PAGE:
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Each summer our services are led by members and groups from First Parish, while our staff are on vacation. For the service following the two party conventions, Chris DiMeo asked me, Woody Kay, and Lois Fine to weigh in with our thoughts on how our UU faith influences our view of politics. We were asked not to be explicitly partisan and a disclaimer was added to our Welcome & Announcements explaining that while we welcome many voices to our pulpit, the views expressed are those of the speaker, not the congregation as a whole. That's actually going to be repeated each week until November, because the separation of church and state is important to us and there are often opportunities for people to speak whatever is in their hearts. It was an interesting exercise, figuring out how my UU values and my political values intersect. If you'd rather listen than read, or want to hear what the other speakers had to say, here is a link to the recording. This is what I ended up saying:

When I first started coming to First Parish, back in 2010, I attended the New UU class taught by Andrea Winslow and Cindy Kiburz. They taught me a lot—about Unitarian Universalism, about First Parish, about how the seven principles of the UUA can be the foundation of a faith. One of those principles is that we affirm the inherent dignity and worth of every human being.

At some point, we talked about the process that First Parish had gone through in order to become a Welcoming Congregation for lesbian, gay, bisexual and trans individuals. I asked if the process had been controversial and she said no, but that it had been a great opportunity for learning within this community. What did you learn, I asked. Cindy said that all her life, LGBT people have been part of every organization she’s been a part of, and she always thought that was fine. What I learned, she told me, is that it’s not fine, it’s better.

I thought a lot about that and it went together in my head with research showing that companies whose boards include women and minorities make objectively better decisions. Having more, different voices at the table isn’t fine, it isn’t just nice for them…it’s better.

Starting before I even came to First Parish, I’ve been working on examining my own privileges and raising my awareness of the racism and other forms of bigotry that are built into our society. As a white woman and a descendant of slave-owners, I know that I have personally benefitted from the labor of black workers while having advantages that their descendants have never enjoyed. I’ve never been turned down for a job, or had my honesty suspected, or feared the law, or had any trouble making my voice heard, simply because of the color of my skin.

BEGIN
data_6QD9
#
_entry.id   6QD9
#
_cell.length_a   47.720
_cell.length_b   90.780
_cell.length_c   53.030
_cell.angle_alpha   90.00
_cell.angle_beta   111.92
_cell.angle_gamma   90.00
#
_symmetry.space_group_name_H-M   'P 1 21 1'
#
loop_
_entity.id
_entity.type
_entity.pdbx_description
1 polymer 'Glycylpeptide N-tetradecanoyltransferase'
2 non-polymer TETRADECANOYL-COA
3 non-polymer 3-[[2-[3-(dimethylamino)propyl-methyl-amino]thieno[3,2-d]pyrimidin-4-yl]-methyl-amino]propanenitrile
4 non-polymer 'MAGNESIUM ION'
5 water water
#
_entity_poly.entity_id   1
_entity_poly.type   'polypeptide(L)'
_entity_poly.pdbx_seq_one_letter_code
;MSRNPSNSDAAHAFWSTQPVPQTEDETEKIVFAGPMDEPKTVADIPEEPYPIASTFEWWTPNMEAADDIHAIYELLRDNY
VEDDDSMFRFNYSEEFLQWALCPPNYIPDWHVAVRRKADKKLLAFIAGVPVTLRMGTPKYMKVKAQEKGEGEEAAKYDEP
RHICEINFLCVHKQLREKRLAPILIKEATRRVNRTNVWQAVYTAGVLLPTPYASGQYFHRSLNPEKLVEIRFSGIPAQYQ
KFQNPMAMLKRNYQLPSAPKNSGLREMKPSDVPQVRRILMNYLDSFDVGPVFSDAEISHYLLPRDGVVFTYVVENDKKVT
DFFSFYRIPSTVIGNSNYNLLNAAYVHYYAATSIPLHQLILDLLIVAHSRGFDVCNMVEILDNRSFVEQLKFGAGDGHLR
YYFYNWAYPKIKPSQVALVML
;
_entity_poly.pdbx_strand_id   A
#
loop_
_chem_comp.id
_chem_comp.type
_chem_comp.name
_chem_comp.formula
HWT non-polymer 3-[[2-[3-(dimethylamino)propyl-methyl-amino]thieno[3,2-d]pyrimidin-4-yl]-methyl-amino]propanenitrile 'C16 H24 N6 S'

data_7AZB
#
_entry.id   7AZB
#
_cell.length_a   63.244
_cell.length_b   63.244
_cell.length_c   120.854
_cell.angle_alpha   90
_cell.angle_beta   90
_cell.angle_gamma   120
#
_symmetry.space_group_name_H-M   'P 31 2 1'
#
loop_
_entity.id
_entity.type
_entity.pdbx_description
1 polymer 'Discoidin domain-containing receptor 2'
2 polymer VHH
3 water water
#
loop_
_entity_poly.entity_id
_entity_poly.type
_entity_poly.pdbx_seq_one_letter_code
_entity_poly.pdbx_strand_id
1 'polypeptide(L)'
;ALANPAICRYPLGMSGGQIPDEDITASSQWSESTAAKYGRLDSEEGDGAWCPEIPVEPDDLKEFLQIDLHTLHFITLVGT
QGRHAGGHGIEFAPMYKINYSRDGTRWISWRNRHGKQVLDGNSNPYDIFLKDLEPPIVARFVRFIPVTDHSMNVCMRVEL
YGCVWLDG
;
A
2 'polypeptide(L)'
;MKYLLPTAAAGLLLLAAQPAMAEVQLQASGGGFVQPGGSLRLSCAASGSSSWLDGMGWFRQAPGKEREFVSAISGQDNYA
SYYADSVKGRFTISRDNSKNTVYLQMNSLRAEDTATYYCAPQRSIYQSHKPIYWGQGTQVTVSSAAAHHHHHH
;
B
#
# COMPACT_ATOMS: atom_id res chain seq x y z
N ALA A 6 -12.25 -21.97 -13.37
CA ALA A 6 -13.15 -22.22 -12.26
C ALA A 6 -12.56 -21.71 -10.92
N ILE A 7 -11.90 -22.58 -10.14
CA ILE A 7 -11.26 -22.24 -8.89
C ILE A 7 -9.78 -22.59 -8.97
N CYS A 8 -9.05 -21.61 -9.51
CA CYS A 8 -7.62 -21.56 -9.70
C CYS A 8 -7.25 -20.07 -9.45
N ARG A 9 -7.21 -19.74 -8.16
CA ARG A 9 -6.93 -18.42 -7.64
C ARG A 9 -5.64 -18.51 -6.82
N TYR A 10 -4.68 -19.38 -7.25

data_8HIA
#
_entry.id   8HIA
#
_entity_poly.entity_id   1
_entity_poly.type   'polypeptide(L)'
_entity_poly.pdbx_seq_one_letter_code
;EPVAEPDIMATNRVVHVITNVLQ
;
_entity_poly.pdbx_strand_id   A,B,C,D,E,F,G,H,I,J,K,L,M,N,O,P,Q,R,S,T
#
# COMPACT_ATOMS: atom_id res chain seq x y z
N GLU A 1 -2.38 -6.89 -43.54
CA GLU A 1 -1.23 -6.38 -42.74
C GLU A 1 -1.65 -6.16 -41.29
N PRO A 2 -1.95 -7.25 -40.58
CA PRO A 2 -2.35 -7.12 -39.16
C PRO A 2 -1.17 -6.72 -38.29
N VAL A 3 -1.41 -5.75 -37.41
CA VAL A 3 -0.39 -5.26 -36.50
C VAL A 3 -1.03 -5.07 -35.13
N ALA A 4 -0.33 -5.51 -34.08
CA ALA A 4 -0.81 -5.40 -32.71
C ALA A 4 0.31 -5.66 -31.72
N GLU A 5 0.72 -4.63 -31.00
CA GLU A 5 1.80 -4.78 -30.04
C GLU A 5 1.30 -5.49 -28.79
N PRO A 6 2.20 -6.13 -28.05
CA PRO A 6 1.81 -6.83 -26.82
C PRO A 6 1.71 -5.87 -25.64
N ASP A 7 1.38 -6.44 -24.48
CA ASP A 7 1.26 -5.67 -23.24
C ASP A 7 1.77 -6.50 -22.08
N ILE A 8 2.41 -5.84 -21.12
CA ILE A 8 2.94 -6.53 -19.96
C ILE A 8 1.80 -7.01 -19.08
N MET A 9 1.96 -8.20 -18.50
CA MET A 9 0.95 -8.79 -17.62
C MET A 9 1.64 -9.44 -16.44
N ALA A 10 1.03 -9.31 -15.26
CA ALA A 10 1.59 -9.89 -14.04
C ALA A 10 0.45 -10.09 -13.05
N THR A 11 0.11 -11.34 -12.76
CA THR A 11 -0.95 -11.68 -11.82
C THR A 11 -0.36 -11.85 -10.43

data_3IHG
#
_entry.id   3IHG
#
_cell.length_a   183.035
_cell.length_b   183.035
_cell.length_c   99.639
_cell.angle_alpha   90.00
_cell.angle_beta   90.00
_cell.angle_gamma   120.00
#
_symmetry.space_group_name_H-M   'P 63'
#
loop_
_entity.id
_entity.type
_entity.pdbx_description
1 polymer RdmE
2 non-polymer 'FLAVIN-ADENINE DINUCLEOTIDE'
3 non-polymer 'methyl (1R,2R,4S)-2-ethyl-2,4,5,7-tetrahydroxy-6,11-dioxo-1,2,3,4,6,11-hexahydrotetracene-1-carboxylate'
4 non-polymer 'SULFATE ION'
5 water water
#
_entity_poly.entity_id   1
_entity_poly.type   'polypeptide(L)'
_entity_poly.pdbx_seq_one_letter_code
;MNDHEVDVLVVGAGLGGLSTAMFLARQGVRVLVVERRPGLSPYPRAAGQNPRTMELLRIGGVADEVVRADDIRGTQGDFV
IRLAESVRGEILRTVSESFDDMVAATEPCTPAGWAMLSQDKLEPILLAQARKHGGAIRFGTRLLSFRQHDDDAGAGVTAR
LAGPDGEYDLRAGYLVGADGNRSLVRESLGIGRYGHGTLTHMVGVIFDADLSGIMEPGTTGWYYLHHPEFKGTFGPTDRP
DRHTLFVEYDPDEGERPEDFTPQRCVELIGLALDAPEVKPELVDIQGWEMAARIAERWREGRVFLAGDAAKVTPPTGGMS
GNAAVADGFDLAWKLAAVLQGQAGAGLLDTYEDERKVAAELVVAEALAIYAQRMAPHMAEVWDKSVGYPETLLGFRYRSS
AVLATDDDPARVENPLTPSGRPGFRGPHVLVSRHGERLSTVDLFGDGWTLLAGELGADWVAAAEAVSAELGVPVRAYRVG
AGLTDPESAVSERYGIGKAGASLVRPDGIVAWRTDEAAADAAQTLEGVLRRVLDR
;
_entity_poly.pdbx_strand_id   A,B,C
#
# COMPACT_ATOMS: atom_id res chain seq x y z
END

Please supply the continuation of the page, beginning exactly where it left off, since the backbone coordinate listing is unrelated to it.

Since the murders of Trayvon Martin, Eric Garner, and Michael Brown, in particular, the Black Lives Matter movement has made me aware of the need to follow—-for white would-be allies to give precedence to the voices and leadership of people of color as we try to join and support their activism around the issues that most severely impact their lives. Current events have brought the work and words of black and other minority voices into greater prominence in my life and while it’s rarely easy reading, it has given me at least the sense that I am paying attention and that is better.

I have read Ta-nehisi Coates’ writing about the idea of reparations, of finding ways to compensate black citizens of our country for the damage that our ancestors inflicted on theirs, for the inequity that we have benefitted from, and the injustice that we have failed to remedy. And I read an intriguing proposal by Theodore R. Johnson, that we give each black voter 5/3 of a vote. I loved this proposal’s echo of one of the most damning compromises in the US Constitution: the decision to count slaves as 3/5 of a person when calculating state population.

Now, I can’t actually imagine this proposal ever being enacted, although I do find it amusing to think of all the people who would suddenly rush to claim African ancestry. But I do like the idea of handing over some of the unequal power that we white people have accrued and continue, all too often, to hoard.

Throughout the primary season, I have been reading posts by a Mexican-American writer named Gabriel Valdez. As state after state voted, Gabriel kept my eyes on how the candidates and their supporters treated black and Hispanic voters: who was actively courting their votes and including their priorities in campaign speeches and policy statements, who was encouraging voter turnout in communities of color, who was supporting the movements started and led by people from those communities—and who was not. These were issues that I had paid only scant attention to in previous election cycles.